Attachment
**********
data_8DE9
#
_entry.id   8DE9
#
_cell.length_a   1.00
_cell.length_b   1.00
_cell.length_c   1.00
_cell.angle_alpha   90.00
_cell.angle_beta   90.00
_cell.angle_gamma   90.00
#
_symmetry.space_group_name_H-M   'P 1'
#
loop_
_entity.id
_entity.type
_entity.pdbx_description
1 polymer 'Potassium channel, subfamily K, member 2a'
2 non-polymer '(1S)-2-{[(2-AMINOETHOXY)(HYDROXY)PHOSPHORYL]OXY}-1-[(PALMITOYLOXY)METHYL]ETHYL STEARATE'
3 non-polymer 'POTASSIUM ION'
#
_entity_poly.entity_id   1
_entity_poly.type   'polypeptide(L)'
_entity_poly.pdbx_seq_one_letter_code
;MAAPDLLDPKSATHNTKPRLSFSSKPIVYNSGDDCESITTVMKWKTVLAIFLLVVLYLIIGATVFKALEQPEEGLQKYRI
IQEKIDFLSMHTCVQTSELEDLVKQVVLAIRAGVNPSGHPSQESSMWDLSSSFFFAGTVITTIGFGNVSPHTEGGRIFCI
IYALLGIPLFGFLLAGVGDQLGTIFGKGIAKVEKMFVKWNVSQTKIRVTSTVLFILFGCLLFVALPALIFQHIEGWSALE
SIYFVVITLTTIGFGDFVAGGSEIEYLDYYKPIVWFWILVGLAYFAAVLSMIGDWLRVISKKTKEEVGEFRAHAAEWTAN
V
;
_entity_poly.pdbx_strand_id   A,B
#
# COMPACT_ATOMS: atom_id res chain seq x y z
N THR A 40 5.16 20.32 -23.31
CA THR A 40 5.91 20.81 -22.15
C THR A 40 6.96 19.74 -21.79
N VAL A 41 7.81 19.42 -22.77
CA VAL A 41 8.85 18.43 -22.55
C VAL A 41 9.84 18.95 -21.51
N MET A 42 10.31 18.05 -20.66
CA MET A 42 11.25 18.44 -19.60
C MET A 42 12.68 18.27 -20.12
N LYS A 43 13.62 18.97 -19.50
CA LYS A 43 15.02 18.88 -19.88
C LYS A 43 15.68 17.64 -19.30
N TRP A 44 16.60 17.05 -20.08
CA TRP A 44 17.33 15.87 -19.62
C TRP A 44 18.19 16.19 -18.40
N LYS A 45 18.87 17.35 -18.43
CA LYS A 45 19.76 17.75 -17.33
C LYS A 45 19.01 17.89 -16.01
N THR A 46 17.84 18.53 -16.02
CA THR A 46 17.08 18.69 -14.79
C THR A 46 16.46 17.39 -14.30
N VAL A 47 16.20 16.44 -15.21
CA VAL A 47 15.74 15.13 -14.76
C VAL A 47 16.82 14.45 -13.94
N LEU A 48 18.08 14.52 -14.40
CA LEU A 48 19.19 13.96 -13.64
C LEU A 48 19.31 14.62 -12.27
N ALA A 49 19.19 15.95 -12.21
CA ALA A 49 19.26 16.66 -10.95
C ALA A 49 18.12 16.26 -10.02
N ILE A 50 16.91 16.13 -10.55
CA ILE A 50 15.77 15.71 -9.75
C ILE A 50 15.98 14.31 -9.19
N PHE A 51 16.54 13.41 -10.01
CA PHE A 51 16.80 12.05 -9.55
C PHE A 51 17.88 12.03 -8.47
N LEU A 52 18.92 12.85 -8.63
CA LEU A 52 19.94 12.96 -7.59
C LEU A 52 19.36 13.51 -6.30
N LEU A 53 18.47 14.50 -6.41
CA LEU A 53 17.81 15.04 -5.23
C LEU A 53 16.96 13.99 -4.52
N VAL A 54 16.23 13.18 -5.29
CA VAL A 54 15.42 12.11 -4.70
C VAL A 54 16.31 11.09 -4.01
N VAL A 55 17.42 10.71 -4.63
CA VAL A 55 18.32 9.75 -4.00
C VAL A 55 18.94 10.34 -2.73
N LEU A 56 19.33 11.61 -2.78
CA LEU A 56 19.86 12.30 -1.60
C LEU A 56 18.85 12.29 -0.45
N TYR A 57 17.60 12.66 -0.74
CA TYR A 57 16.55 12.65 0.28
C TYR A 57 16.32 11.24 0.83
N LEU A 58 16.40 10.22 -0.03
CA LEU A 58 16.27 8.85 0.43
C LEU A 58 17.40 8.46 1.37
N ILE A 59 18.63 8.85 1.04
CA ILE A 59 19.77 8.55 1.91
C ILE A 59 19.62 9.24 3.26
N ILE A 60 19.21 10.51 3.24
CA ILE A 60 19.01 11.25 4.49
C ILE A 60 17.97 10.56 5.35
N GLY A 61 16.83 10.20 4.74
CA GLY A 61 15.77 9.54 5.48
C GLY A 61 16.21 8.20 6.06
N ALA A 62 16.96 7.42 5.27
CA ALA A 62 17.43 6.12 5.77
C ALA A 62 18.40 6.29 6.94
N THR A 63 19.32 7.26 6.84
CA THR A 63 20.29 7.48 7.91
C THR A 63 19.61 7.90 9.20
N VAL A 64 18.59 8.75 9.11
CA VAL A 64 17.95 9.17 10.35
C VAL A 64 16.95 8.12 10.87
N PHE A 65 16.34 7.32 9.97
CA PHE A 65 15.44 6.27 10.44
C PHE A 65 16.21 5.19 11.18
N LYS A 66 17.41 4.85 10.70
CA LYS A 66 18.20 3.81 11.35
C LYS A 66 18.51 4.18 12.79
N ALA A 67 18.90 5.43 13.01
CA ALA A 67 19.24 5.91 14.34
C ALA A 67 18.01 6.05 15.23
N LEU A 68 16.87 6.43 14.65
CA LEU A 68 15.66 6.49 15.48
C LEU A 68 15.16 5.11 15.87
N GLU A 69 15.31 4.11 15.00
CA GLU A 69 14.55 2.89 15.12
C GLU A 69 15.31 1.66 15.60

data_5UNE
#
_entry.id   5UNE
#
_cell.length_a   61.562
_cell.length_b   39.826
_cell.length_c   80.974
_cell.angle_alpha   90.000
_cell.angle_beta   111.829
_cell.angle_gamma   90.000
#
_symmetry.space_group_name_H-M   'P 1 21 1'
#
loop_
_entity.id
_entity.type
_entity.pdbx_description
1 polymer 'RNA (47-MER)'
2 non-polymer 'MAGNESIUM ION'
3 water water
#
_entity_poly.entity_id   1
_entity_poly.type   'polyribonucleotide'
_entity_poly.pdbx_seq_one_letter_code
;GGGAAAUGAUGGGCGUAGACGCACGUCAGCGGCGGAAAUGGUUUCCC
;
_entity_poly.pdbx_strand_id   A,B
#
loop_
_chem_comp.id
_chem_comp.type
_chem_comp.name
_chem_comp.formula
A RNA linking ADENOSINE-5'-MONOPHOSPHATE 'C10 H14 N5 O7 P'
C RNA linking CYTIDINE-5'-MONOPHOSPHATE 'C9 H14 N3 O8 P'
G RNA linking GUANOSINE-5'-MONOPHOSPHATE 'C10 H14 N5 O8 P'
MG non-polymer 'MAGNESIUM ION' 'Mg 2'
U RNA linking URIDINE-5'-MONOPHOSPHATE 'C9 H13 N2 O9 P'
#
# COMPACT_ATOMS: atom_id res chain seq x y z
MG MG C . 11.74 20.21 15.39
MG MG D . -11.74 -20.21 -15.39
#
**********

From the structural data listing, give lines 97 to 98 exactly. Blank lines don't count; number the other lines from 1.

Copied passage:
N GLY A 61 16.83 10.20 4.74
CA GLY A 61 15.77 9.54 5.48